Joseph is a soldier. He joined the war before he was old enough and, with faked papers, became a sniper. If you ask Joseph, he has been a soldier as long as he can remember, in his past lives, in his present life even though he is a father, is no longer in the military, cooks, cleans, is a massage therapist. Joseph is still at war.
War follows Joseph. He is randomly shot at, challenged, fought. He is six-four. Impressive. Imposing. Intimidating. Still, things happen to Joseph. Violent things. Hateful and hurtful.
Joseph feels this is normal. Others shake their heads, look with disbelief. To who else do such things happen on such a regular basis? In Melbourne, Florida? Fort White and Gainesville, Florida?
I suggest we get what we expect. Become magnates for what we carry, create our worlds within.
Joseph eschews help, picks up a washing machine by himself, hurts his back, bemoans his misfortune.
I want to fix this but can’t. Joseph is capable of so much compassion, care, kindness. He is the most moral of people, trustworthy. In constant battle.
It is a Saturday night. We have met at Craig’s house to sing, talk, drink coffee, enjoy each other’s company. Evanne, Jack, Beth, myself. We will create sweetness in an evening with our company, our voices. A fat songbook, a dulcimer. It is an evening of pleasantness planned after a difficult week and I know, now, Joseph is coming and the evening will change.
He will talk of war. He will talk over the singing, needing to be heard. There will be bodies, bombs, special forces, politics, shrapnel, combat. I will sing “Peace” by Tom Paxton and he will shout over it about soldiers having body parts cut off, hung in show.
Coffee is served. No-one makes coffee like Craig. He has Kahlúa and Baileys Irish Cream and I ask him if he would not mind preparing my coffee. If I make it, it will not taste the same. He does, smiling, unsatisfied until it is perfect. I appreciate Craig. More and more, as a matter of fact.
We sing, Evanne and I. Joseph comes with his family, long-time friends; beloved, respected, treasured but not always an easy friendship. “Lemmon Tree” is sung in two part harmony and it is sweet, melodic. My voice blends with Evanne’s well and creates one of my favorite sounds. She tells me she cannot sing but her voice in song is a sound of water falling from a height, of children playing at a distance, the sounds of a night-forrest. In harmony it is the sound of peace, the tones sing of friendship, they capture comfort, give it back for all to hold. Suddenly we cannot hear ourselves and Nicaragua is recreated in Craig’s living room. Or it is El Salvador? I use to know this.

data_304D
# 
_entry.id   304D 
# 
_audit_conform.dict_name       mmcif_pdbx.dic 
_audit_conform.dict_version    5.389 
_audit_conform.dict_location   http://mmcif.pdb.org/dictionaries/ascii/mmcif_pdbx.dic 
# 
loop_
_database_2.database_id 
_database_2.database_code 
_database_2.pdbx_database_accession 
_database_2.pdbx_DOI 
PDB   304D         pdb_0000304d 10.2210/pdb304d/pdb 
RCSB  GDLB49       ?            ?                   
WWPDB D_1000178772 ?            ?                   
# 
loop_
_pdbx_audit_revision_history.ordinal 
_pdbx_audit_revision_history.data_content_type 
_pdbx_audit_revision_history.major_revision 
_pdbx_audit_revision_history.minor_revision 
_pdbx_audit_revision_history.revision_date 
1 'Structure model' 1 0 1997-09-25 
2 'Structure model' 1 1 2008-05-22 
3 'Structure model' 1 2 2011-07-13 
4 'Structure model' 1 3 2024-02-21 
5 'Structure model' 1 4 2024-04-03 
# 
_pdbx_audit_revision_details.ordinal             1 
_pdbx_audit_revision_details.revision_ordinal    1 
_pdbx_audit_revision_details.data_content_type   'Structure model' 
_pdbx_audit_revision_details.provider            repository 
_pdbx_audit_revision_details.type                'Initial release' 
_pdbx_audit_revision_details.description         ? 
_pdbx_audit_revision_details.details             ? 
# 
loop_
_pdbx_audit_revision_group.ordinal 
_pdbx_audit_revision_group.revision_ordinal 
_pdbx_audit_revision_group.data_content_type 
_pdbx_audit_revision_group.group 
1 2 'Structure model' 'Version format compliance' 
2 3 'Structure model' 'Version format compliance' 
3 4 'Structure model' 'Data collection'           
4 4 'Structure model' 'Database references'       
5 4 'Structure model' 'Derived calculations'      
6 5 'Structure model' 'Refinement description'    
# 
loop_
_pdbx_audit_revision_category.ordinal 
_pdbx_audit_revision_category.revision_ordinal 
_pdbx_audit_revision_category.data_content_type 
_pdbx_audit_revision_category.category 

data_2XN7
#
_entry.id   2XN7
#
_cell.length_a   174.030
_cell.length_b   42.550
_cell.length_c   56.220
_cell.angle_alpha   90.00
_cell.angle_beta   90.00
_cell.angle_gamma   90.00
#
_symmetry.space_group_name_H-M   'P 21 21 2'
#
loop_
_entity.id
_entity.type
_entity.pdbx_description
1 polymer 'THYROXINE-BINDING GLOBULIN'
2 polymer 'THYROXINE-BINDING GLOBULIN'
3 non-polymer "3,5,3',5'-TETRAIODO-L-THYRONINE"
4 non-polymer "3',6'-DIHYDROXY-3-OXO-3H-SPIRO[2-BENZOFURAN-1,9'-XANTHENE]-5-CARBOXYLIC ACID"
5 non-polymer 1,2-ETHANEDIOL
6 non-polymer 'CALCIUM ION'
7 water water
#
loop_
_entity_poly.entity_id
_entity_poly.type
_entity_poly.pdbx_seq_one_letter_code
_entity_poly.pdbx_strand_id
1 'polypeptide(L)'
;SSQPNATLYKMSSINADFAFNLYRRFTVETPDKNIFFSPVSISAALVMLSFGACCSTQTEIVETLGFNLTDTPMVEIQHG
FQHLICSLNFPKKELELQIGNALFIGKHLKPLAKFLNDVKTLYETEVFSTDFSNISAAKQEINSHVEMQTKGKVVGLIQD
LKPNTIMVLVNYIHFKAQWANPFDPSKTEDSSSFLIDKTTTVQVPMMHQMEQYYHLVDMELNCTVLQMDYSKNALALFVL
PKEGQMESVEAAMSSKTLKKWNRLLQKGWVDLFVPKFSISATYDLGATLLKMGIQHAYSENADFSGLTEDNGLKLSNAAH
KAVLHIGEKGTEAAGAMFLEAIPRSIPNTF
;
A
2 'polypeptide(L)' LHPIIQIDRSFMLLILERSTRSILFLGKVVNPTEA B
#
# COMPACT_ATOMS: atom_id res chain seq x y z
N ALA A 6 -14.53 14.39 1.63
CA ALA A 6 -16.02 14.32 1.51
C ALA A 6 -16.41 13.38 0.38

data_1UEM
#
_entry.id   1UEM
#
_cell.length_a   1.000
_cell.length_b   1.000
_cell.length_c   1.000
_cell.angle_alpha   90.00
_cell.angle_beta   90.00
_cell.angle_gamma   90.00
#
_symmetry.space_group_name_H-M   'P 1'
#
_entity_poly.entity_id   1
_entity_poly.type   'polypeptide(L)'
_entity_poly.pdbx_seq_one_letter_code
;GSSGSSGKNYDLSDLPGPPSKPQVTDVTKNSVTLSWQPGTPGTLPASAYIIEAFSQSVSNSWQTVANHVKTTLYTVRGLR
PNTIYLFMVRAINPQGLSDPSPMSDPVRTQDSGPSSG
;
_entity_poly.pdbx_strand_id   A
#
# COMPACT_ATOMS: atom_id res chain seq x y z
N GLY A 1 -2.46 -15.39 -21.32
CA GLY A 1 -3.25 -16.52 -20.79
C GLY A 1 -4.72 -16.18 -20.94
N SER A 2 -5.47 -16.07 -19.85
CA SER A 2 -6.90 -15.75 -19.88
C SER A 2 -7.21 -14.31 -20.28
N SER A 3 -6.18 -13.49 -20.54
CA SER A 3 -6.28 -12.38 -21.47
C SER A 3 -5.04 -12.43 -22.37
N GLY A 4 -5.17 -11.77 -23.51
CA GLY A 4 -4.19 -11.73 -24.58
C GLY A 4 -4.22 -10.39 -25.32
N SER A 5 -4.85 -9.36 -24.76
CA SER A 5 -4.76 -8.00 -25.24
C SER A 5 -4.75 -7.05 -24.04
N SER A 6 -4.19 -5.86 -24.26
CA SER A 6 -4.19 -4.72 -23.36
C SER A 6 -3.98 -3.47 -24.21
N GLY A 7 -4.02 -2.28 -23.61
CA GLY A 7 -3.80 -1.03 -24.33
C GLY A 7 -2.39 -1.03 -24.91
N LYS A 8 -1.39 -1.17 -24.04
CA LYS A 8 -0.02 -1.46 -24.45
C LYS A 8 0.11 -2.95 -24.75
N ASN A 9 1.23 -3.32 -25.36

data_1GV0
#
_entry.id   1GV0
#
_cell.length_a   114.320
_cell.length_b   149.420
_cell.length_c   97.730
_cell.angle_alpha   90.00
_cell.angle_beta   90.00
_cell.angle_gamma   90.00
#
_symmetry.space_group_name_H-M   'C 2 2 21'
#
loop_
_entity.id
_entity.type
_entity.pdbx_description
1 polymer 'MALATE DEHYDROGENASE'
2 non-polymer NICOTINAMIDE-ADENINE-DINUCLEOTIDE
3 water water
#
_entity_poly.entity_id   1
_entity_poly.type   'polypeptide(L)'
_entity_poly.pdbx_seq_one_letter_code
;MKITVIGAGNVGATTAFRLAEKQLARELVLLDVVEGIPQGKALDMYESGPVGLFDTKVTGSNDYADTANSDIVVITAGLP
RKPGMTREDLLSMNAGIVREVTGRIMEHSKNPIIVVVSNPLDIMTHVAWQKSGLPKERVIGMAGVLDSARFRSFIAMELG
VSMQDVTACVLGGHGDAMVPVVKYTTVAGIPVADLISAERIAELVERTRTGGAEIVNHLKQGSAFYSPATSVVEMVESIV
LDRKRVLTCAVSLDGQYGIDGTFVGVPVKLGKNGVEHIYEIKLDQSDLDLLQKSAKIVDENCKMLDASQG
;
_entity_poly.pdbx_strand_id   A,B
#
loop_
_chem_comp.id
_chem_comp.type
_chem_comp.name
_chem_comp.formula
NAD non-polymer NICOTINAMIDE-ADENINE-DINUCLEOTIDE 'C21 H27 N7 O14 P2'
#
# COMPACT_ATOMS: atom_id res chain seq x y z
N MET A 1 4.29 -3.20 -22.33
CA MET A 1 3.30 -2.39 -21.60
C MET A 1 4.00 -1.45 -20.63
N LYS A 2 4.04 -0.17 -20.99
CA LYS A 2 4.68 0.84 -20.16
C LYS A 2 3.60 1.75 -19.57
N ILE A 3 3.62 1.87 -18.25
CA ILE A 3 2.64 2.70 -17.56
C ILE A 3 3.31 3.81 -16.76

I pick up my dulcimer and play “The Water is Wide.” The lap dulcimer is not a loud instrument. I am straining to hear it over a story of conflict, a history of a secret violence. Evanne is singing “Savage Daughter” and I am attempting to learn it on my dulcimer as she sings, but I cannot here the notes over the grenades.
Jeannette, Evanne, Craig and I are singing a shaker hymn, then “How can I keep from Singing”, we try a showtune and always over the notes is a cacophony of gunfire, wounded, the taking of bullets. Hymns of peace in combat with combat.
I think I should be more compassionate, but this is a constancy. At some point, compassion must include oneself and I have heard this as an ongoing saga of bluster and fear. He may be re-deployed. He may have to serve again. I keep my own counsel and say nothing. I only sing louder.
I then do that which I perhaps should not. My birthday is soon. Soon. Joseph is, of course, invited. I could not think of not having him there. I tell him, over his voice, interrupting, next Saturday, there is no talk of politics. I agree with everything he says and still, no talk of politics. My muscles are tight, my stomach hurts. I wish to celebrate my birthday with the living, the breathing. I wish for the dead to be at peace just for a few hours. I pick up my dulcimer and slip it into its bag.
I know we deal with violence. In order to handle violence, we must have a place of peace to hold fast. We can hold it in ourselves. If we can keep peace in ourselves, we bring it into our homes. If we can all bring it into our homes, each home, we have brought it into our neighbourhoods. If we have done that…
And so I should have been able to have handled it, let is flow in and through but it is a practice. It is not perfect. I am not and I spoke up for the first time in a decade. More than a decade.
Last year at my birthday, we were eating cake to stories of street violence, martial arts demonstrations, paramedic episodes. Space around Joseph became wide. In a small apartment, a large man took up more and more space, a wider swath. Is he always like this, I am asked. Yes, he is. He tells me he would take a bullet for me. I have no doubt. I would for him. No question. What I can’t do is take another night of death stories.
It is not that war did this to him. After all, he chose to go before he was of age. This is inside Joseph.
His answer? He will not show up. He will not come to my birthday. He chooses his dead over the celebration of my life. I am more sorry than hurt.
The stories continue. People leave. Joseph wonders if he chased them away. Apologises to Craig.
It is three am. I cannot sleep. I walk into the backyard and hang bamboo shades. I wonder if I should have held my tongue. When is kindness not kind? And what is kindness when it comes to Joseph?